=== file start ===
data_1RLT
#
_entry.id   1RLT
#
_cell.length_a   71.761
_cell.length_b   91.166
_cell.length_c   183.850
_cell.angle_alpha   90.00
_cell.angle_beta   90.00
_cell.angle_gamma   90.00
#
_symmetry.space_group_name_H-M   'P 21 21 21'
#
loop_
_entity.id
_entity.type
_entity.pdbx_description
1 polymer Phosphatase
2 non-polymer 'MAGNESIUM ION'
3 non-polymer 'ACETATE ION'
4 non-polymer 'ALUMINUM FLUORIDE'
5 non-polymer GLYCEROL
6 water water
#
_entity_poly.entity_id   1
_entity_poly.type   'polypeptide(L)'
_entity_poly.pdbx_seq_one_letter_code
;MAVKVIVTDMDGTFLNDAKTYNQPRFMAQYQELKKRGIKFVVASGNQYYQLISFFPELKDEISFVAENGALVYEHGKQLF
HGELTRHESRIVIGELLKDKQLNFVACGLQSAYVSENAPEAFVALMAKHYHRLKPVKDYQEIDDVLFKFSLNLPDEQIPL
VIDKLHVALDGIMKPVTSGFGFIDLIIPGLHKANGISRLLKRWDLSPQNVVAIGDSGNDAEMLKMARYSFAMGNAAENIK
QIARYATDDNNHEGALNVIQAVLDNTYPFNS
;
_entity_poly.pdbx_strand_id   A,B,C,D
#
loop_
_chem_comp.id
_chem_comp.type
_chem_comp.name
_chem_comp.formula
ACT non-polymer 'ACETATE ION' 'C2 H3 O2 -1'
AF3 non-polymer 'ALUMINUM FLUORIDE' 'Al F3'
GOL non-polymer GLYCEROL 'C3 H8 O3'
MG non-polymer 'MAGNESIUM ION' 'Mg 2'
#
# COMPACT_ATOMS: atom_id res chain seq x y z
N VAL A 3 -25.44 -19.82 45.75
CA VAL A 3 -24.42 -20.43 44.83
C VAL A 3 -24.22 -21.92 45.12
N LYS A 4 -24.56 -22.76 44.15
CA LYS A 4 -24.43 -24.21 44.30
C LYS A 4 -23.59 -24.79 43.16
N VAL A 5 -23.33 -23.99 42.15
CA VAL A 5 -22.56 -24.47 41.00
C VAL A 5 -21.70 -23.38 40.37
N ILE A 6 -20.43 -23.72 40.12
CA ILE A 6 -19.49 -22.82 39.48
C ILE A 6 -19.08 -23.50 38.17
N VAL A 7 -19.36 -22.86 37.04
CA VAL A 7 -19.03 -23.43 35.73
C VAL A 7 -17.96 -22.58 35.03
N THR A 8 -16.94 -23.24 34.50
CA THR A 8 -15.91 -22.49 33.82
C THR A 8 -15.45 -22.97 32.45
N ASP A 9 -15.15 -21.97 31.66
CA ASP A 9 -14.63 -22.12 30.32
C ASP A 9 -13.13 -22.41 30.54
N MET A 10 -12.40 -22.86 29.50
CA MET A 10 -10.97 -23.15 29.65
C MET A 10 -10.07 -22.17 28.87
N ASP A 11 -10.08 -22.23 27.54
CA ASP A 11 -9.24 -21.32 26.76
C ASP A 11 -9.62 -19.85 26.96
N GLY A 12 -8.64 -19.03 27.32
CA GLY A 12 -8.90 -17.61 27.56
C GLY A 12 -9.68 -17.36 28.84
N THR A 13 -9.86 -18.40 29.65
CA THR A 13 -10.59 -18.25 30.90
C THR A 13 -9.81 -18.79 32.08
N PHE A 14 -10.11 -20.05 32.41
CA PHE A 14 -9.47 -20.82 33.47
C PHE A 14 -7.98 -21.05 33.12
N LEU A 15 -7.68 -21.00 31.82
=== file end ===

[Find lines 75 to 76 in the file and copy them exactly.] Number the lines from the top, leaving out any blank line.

C GLY A 12 -9.68 -17.36 28.84
N THR A 13 -9.86 -18.40 29.65